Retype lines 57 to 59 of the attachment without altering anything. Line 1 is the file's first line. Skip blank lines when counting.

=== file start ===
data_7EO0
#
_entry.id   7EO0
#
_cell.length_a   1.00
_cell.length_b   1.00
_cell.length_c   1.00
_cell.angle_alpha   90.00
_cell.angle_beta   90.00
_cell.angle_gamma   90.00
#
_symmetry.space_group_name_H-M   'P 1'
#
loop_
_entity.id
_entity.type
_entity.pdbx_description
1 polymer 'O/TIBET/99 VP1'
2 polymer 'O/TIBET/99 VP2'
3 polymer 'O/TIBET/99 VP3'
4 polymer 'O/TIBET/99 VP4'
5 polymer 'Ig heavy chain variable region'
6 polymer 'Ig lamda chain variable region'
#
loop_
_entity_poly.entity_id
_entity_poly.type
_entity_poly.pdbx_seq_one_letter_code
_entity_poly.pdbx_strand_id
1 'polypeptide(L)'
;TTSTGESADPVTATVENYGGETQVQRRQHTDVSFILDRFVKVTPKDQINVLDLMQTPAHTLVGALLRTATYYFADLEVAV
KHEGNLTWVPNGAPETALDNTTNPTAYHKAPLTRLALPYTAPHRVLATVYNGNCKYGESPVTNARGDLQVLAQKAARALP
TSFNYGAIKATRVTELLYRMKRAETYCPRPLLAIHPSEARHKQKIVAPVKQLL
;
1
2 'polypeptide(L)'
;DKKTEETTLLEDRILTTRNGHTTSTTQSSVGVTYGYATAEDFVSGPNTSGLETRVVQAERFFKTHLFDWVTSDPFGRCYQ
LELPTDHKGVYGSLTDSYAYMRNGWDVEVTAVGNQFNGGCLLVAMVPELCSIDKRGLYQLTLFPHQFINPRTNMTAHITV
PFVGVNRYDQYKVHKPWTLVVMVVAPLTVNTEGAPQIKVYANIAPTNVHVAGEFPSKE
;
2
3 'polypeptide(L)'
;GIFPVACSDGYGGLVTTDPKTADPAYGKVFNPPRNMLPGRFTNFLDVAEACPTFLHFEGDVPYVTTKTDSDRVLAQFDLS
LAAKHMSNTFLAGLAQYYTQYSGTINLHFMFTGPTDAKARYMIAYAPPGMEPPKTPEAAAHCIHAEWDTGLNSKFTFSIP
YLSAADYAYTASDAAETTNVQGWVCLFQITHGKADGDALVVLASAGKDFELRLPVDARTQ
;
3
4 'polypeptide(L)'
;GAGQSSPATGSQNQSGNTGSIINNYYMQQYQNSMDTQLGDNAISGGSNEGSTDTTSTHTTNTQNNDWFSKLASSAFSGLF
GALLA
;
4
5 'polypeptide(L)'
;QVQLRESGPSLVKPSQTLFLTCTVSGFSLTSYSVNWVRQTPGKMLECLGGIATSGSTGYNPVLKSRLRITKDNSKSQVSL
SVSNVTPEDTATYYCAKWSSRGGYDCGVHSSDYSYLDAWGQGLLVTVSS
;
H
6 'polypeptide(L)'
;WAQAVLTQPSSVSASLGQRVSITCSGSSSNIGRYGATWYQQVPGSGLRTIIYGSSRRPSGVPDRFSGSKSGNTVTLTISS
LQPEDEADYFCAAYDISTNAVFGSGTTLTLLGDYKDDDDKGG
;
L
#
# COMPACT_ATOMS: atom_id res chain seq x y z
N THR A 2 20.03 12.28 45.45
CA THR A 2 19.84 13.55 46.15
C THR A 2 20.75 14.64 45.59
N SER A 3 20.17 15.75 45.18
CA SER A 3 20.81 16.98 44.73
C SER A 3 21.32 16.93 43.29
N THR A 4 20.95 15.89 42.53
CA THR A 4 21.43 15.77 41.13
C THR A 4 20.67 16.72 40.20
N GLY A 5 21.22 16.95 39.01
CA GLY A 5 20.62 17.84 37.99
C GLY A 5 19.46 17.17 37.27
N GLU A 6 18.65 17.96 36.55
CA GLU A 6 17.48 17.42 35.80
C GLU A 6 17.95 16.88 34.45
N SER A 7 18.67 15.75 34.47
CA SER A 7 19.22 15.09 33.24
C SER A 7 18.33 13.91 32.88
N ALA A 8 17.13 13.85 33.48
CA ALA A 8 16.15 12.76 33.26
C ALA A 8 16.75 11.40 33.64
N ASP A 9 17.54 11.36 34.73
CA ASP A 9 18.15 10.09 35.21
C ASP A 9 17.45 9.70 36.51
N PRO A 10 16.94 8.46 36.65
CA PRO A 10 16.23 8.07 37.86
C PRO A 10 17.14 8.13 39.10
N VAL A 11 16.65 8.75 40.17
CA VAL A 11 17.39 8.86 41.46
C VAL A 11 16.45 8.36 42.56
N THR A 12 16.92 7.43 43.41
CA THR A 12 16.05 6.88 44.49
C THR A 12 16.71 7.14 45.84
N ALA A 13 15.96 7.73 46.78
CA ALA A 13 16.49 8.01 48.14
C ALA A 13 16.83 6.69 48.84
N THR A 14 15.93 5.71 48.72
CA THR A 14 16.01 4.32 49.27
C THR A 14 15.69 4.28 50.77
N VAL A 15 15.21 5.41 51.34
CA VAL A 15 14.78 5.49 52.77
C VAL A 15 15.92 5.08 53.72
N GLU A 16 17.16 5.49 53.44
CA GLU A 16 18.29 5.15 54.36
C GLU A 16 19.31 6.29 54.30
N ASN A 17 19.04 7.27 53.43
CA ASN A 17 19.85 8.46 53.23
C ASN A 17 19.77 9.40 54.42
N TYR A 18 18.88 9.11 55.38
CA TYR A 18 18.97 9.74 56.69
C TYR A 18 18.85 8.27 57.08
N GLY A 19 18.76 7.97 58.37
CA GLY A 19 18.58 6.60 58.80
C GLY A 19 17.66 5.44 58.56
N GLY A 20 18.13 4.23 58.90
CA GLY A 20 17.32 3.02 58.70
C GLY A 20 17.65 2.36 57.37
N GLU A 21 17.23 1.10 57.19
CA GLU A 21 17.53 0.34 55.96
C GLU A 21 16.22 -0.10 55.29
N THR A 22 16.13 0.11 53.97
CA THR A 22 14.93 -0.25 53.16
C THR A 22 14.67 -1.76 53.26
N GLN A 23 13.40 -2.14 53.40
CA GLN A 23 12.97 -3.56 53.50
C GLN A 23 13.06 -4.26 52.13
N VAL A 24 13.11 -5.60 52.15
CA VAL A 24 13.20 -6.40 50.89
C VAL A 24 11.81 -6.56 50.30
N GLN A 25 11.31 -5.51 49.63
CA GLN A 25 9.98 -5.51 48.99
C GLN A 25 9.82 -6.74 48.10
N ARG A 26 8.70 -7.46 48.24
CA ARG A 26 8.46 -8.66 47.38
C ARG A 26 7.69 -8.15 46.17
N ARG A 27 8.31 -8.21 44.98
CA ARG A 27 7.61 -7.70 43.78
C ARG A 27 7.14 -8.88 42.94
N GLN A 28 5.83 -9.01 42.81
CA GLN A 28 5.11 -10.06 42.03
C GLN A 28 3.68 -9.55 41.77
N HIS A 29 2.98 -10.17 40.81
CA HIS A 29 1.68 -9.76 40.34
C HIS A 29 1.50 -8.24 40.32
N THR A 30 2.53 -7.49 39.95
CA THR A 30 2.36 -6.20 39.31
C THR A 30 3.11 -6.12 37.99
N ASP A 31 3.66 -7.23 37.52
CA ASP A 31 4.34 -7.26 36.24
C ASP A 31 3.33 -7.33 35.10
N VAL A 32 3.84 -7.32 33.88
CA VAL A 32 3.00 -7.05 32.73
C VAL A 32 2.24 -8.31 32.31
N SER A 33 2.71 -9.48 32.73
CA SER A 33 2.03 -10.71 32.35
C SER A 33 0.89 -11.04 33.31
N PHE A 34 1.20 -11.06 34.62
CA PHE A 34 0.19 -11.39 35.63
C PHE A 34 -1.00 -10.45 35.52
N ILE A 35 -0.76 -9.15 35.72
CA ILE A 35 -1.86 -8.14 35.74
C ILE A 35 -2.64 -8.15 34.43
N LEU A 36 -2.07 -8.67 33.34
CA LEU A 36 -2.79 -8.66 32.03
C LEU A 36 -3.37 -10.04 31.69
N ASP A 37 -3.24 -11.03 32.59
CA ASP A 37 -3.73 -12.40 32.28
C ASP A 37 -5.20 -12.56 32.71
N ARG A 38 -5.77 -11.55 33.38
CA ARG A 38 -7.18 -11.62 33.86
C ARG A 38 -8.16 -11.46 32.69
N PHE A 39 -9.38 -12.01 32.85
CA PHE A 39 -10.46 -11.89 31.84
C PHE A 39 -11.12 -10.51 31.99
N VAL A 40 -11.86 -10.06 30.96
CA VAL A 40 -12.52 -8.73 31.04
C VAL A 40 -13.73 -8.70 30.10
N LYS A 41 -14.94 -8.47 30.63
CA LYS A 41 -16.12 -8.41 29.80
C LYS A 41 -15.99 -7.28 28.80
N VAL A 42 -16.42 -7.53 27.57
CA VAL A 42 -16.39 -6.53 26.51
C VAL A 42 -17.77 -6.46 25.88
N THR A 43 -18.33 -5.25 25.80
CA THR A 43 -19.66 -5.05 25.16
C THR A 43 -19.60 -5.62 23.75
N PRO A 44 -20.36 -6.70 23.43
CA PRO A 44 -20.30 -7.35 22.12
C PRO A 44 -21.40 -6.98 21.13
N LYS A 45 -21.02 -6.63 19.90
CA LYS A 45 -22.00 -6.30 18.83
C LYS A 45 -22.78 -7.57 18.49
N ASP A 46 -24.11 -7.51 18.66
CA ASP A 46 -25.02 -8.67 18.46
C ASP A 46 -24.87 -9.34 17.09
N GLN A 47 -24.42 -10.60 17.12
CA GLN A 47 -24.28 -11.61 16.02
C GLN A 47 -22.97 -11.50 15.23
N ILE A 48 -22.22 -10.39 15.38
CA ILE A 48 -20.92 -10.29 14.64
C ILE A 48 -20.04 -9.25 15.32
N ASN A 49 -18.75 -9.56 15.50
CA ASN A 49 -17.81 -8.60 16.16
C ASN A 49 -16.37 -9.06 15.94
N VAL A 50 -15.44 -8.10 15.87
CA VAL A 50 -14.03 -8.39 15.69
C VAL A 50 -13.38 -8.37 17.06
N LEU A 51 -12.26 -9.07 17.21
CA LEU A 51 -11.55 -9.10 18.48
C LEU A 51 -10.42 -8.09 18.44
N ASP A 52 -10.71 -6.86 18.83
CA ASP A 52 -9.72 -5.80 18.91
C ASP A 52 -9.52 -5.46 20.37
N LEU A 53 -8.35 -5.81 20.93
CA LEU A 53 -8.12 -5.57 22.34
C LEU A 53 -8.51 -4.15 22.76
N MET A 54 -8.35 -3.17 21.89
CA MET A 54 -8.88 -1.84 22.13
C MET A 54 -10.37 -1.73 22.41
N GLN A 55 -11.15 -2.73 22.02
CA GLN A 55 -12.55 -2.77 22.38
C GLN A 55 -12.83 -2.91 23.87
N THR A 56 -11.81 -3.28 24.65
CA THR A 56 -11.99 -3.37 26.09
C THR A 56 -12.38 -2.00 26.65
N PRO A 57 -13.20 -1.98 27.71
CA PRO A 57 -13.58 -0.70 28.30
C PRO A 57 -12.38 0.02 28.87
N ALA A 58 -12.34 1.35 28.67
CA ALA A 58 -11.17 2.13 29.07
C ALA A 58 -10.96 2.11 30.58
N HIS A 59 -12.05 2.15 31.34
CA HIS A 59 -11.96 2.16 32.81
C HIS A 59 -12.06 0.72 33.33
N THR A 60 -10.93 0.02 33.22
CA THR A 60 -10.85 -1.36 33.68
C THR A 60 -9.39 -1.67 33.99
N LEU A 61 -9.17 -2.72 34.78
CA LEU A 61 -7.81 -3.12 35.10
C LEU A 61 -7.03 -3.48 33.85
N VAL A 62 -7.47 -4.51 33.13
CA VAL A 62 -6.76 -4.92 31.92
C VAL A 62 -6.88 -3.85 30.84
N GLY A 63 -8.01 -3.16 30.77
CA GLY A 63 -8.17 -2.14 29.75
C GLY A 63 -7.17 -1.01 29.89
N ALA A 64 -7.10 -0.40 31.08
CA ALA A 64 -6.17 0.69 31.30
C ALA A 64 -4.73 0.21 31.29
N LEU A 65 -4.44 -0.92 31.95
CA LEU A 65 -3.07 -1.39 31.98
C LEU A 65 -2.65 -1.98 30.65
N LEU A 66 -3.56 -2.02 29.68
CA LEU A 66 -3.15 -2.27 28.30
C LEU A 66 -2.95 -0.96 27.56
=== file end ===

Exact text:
H
6 'polypeptide(L)'
;WAQAVLTQPSSVSASLGQRVSITCSGSSSNIGRYGATWYQQVPGSGLRTIIYGSSRRPSGVPDRFSGSKSGNTVTLTISS